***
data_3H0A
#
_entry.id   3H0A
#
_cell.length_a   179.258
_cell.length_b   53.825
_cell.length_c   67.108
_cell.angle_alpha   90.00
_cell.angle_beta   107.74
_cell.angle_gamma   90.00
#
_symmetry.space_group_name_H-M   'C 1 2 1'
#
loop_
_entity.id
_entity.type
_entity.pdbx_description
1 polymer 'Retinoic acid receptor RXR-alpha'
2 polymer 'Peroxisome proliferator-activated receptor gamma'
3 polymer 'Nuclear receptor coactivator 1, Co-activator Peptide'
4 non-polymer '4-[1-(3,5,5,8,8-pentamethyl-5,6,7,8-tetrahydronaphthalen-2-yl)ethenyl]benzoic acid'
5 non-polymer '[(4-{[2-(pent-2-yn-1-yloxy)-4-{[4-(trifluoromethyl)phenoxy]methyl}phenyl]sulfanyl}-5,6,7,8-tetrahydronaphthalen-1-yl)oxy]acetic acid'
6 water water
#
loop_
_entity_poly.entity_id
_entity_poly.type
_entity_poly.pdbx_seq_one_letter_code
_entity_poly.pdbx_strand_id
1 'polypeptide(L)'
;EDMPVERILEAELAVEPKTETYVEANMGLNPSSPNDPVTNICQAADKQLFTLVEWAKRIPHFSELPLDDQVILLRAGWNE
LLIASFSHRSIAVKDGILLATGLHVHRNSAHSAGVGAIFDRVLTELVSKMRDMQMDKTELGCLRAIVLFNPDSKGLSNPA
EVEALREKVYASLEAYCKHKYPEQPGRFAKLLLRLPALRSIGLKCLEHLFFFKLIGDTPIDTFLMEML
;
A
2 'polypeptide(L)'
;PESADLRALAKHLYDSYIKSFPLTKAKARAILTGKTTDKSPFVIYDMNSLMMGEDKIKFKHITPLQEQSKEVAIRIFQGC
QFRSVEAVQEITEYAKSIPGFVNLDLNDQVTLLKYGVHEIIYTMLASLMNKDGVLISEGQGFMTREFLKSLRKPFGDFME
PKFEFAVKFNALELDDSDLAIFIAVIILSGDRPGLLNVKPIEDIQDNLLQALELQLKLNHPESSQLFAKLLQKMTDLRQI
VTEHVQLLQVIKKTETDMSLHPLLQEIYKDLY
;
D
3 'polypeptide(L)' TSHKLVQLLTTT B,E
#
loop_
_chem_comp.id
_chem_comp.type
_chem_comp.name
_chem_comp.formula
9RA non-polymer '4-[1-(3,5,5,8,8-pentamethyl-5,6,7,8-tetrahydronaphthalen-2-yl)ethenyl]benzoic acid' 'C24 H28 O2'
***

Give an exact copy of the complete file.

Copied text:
data_3H0A
#
_entry.id   3H0A
#
_cell.length_a   179.258
_cell.length_b   53.825
_cell.length_c   67.108
_cell.angle_alpha   90.00
_cell.angle_beta   107.74
_cell.angle_gamma   90.00
#
_symmetry.space_group_name_H-M   'C 1 2 1'
#
loop_
_entity.id
_entity.type
_entity.pdbx_description
1 polymer 'Retinoic acid receptor RXR-alpha'
2 polymer 'Peroxisome proliferator-activated receptor gamma'
3 polymer 'Nuclear receptor coactivator 1, Co-activator Peptide'
4 non-polymer '4-[1-(3,5,5,8,8-pentamethyl-5,6,7,8-tetrahydronaphthalen-2-yl)ethenyl]benzoic acid'
5 non-polymer '[(4-{[2-(pent-2-yn-1-yloxy)-4-{[4-(trifluoromethyl)phenoxy]methyl}phenyl]sulfanyl}-5,6,7,8-tetrahydronaphthalen-1-yl)oxy]acetic acid'
6 water water
#
loop_
_entity_poly.entity_id
_entity_poly.type
_entity_poly.pdbx_seq_one_letter_code
_entity_poly.pdbx_strand_id
1 'polypeptide(L)'
;EDMPVERILEAELAVEPKTETYVEANMGLNPSSPNDPVTNICQAADKQLFTLVEWAKRIPHFSELPLDDQVILLRAGWNE
LLIASFSHRSIAVKDGILLATGLHVHRNSAHSAGVGAIFDRVLTELVSKMRDMQMDKTELGCLRAIVLFNPDSKGLSNPA
EVEALREKVYASLEAYCKHKYPEQPGRFAKLLLRLPALRSIGLKCLEHLFFFKLIGDTPIDTFLMEML
;
A
2 'polypeptide(L)'
;PESADLRALAKHLYDSYIKSFPLTKAKARAILTGKTTDKSPFVIYDMNSLMMGEDKIKFKHITPLQEQSKEVAIRIFQGC
QFRSVEAVQEITEYAKSIPGFVNLDLNDQVTLLKYGVHEIIYTMLASLMNKDGVLISEGQGFMTREFLKSLRKPFGDFME
PKFEFAVKFNALELDDSDLAIFIAVIILSGDRPGLLNVKPIEDIQDNLLQALELQLKLNHPESSQLFAKLLQKMTDLRQI
VTEHVQLLQVIKKTETDMSLHPLLQEIYKDLY
;
D
3 'polypeptide(L)' TSHKLVQLLTTT B,E
#
loop_
_chem_comp.id
_chem_comp.type
_chem_comp.name
_chem_comp.formula
9RA non-polymer '4-[1-(3,5,5,8,8-pentamethyl-5,6,7,8-tetrahydronaphthalen-2-yl)ethenyl]benzoic acid' 'C24 H28 O2'